These attitudes contributed later to a determination to stand up and be counted robustly. This was one of the reasons why Fort Sumter came to assume a symbolic importance in 1861 out of all proportion to its military value. It came to assume the embodiment, in the North, of selfless patriotism untainted by graft and party. Moreover, the most articulate came to look for an ‘inner power’ which would overcome the frustrations, tensions and littleness that they thought blighted their lives and ideals. The United States deserved purging and punishment for the iniquities into which it had sunk, and this coercive instrument could be provided only by violence. John Brown was described by the abolitionist, Wendell Phillips, as ‘the impersonator of God’s law, moulding a better future, and setting it for an example’. Under these circumstances, men who might (one would have thought) have been natural pacifists were those who actually looked forward to civil war. In the spring of 1861 Phillips wrote to Gerrit Smith, ‘I trust events. The Adm[inistration] means war. … There must be bloodshed. Did you ever expect to see such a day – we truly are blessed to see the fruits of our toil’. This is an extreme opinion but one that would gain more support as crisis followed upon crisis.11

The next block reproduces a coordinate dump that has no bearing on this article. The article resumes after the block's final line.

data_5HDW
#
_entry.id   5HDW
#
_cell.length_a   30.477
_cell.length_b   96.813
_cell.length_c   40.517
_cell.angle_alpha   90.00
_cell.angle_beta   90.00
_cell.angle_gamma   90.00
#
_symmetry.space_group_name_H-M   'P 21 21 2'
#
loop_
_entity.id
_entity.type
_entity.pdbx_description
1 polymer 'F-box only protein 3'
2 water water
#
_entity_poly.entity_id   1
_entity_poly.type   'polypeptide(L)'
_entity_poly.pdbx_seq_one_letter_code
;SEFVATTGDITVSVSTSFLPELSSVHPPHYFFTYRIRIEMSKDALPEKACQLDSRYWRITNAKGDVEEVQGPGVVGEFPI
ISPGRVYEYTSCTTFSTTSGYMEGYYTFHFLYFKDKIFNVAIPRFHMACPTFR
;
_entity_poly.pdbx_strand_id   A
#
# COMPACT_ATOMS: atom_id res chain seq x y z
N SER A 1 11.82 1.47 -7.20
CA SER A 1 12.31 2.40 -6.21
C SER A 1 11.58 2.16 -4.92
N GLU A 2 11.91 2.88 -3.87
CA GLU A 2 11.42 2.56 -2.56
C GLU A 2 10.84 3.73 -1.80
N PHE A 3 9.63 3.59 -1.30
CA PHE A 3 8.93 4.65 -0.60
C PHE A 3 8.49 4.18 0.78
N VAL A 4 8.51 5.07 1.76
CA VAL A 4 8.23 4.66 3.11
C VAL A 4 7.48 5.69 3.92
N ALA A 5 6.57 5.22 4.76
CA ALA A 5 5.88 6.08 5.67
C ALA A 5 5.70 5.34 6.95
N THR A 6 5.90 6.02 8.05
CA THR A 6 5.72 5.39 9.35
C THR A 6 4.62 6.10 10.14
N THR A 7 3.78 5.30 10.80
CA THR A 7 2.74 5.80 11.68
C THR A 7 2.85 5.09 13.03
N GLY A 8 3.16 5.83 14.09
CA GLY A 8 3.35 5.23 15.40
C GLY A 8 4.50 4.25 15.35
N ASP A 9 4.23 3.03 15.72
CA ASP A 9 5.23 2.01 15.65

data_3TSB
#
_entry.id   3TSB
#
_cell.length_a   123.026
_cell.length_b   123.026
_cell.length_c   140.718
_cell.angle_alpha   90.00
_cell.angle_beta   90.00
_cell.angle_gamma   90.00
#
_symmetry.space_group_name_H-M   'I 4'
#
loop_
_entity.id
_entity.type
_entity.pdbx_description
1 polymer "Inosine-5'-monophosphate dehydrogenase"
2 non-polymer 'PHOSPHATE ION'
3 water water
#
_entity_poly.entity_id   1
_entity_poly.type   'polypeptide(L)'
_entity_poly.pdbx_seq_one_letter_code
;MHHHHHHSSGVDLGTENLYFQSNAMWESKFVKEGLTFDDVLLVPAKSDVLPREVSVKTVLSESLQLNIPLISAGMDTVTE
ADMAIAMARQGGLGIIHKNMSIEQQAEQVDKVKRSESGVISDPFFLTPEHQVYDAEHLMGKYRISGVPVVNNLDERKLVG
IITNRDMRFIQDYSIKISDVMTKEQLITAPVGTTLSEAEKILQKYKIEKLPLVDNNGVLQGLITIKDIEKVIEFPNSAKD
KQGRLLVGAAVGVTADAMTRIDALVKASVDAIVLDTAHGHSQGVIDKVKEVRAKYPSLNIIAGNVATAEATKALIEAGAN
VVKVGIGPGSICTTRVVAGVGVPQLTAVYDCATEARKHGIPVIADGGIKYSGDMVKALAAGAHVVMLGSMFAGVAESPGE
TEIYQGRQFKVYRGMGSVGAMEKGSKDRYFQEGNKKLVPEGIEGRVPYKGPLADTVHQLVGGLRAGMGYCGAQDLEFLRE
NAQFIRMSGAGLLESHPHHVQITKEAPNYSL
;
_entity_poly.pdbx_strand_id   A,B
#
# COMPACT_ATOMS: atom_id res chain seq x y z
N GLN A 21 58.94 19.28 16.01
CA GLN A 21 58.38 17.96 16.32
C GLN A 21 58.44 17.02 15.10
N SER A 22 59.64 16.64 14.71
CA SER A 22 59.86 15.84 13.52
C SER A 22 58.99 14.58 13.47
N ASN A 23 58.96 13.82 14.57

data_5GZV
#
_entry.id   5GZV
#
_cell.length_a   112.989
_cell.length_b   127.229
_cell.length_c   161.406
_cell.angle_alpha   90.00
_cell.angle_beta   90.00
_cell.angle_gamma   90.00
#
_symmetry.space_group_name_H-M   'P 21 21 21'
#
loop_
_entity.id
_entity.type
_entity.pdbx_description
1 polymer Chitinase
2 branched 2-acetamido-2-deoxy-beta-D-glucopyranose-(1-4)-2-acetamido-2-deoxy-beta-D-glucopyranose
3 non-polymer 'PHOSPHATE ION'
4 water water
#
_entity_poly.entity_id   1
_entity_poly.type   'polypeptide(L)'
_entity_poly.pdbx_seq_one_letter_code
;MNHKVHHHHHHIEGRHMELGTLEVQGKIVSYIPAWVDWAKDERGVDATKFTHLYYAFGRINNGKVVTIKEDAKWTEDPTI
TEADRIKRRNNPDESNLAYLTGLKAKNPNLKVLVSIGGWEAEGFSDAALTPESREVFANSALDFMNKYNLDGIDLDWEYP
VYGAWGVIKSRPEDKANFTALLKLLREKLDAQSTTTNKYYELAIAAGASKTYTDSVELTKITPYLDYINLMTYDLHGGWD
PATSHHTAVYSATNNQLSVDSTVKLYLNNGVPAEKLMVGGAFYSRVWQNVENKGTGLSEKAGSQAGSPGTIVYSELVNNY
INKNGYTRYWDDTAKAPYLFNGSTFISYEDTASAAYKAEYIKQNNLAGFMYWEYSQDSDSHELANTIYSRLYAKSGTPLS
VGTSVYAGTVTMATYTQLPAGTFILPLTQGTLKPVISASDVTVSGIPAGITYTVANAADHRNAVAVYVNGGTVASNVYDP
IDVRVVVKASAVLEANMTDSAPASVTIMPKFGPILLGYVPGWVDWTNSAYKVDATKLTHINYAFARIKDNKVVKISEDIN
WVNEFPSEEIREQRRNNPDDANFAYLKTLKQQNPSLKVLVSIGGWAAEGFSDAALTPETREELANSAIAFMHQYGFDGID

Such attitudes among intellectuals and abolitionists were a very strong reaction against the constraints imposed on American politics by the rigidities of the two-party system, an intense and formal legalism, and Constitution-worship. All three of these aspects were given expression in the ‘partisan imperative’. Significantly, because American parties were weak and not ideologically riven as they were in Europe, the antagonisms over slavery intensified as divisions on other issues were dissipated.12 William H. Seward had warned as long ago as 1850 that there was a ‘higher law’ than the Constitution. This was a prophetic warning that the most idealistic of political systems cannot be used indefinitely to give legal and constitutional protection to a perversion of those ideals, namely, an extension of the slave system in the name of ‘freedom’. A narrow, obstinate defence of constitutional forms relying on the letter rather than the spirit of the law stimulates violence, not respect for the Constitution. Where else but in the United States could Constitution-worship justify a revolutionary and secessionary movement? The southern states seceded in defence of their constitutional rights. Jefferson Davis wrote in his post-war apologia that ‘It is a satisfaction to know that the calamities which have befallen the southern states were the result of their credulous reliance on the power of the Constitution, that if it failed to protect their rights, it would at least suffice to prevent an attempt at coercion, if, in the last resort, they peacefully withdrew from the Union’. What is so extraordinary about this passage is that an appeal to the Constitution seems to carry its own justification. Davis makes no appeal to great ideas, heroism, or the swell of public emotion or expectation, but to a narrow legalistic formula.13